Ever since the kids were old enough to be in any sort of a routine, they have gone to bed around 7:00 p.m. That has always been the light at the end of a long, tunnel-like day, a time that I can look forward to, with no one making any demands on me. So imagine my frustration when, for the past three nights, one or both of the kids has been up until 9:00 p.m. Tonight, everyone was down for the count by 8:00, so that's an improvement. Little Natalie was so tired that she zonked out in the middle of the first bedtime story. I had both kids on my lap, and Natalie started to fuss, so I turned her to her side (her preferred sleeping position). It wasn't ten seconds later when I heard little baby snores coming from her. Sammy was a tougher nut to crack, but after threatening to take his binky away if he didn't stay in his bed, he finally gave up. We were planning on getting rid of the binky this weekend, but there goes that idea. I don't know what I would threaten him with to keep him in his bed otherwise. Funny, because I just recently told someone "We never had that problem with Sammy" - in regards to the whole toddler-not-staying-in-their-bed issue. Famous last words.

I recently read a quote in a parenting magazine, something to the effect of "Your job as the parent of a toddler is to keep them from killing their fool selves." Easier said than done, though. Tonight I was folding laundry, and Sammy pulled out the folding step stool that I keep beside the dryer. He climbed up on it, then tried to use the magnetic appliance bar (which holds a maximum of three pounds) as a foothold to climb up on top of the dryer. You can probably guess what happened next. THUNK, followed by shrieking and wailing. If everyone has a guardian angel, I think toddlers must be provided with fleets (flocks? hosts?) of angels. I also have thought toddlers are a major argument against evolution. By this point in time, humans should have evolved to be immobile until an age when they have a bit of common sense. On the other hand, I've known a few 18-year-olds who don't have a whole lot of common sense, either, so maybe that wouldn't be practical.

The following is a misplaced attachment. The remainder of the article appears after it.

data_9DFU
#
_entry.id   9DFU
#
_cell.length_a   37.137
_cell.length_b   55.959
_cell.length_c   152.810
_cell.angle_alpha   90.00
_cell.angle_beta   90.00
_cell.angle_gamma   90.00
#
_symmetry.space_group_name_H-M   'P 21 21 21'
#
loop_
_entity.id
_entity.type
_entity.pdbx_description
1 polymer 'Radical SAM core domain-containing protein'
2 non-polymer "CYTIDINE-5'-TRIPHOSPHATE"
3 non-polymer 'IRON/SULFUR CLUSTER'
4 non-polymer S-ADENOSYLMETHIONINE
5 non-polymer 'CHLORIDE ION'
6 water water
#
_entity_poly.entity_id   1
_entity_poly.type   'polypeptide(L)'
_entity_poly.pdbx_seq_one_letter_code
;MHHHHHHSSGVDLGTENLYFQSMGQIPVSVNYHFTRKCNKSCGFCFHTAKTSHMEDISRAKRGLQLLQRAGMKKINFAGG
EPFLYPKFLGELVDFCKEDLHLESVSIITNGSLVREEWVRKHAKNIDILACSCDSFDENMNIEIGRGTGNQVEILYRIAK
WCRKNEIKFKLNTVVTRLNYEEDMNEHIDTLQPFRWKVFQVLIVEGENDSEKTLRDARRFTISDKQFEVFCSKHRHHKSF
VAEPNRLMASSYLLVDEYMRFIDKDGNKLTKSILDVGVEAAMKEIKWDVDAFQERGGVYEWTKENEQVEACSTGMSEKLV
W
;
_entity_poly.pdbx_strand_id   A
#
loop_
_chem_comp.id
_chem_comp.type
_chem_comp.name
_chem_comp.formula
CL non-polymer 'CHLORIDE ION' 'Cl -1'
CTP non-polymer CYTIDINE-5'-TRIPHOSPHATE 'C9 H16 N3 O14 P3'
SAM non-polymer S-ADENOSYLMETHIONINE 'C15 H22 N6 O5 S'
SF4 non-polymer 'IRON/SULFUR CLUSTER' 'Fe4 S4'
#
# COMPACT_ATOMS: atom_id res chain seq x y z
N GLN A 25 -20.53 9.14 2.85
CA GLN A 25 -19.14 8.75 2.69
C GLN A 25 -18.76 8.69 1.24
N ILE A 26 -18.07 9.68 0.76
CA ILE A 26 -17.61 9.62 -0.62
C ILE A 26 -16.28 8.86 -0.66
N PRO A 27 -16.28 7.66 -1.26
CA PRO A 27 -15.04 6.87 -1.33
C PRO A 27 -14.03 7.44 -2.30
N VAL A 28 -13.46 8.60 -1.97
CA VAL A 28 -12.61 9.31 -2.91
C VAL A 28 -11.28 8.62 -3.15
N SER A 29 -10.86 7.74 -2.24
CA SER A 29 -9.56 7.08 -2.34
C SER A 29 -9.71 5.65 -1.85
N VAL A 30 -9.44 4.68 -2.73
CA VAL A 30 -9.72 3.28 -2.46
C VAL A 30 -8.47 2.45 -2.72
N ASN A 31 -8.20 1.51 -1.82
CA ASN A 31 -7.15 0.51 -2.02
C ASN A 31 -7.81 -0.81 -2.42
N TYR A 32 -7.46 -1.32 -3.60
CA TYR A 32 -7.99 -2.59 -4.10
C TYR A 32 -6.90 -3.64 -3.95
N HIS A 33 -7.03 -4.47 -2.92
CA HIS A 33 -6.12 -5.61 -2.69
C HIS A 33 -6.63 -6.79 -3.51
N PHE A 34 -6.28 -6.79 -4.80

I just realized all this seems really negative, but there have been good moments too, in the past few days. Like last night, when the kids were taking a bath, and Sammy was playing with his foam soap. I squeezed out a long, rope-like length of soap, and said, "Oh, there's a snake in the bathtub!" and Sammy, playing along, said, "Who pooped in the bathtub?" His imagination is working overtime these days. He also brought a Scotch tape dispenser over to me a few days ago and said, "This looks like a snail!" and you know, it really does. And then over the weekend, he had some mandarin oranges for lunch and pointed out that one looked like a seahorse.

And even though this has been a trying week, I can't help but think that in another 15 years, the kids will be so busy living their own lives, that they won't have a lot of time for me anymore and I'm going to wish I could re-live these days. This is something that I remind myself of every time that the kids are being high-maintenance or whiny, and it really does help get me through the moment.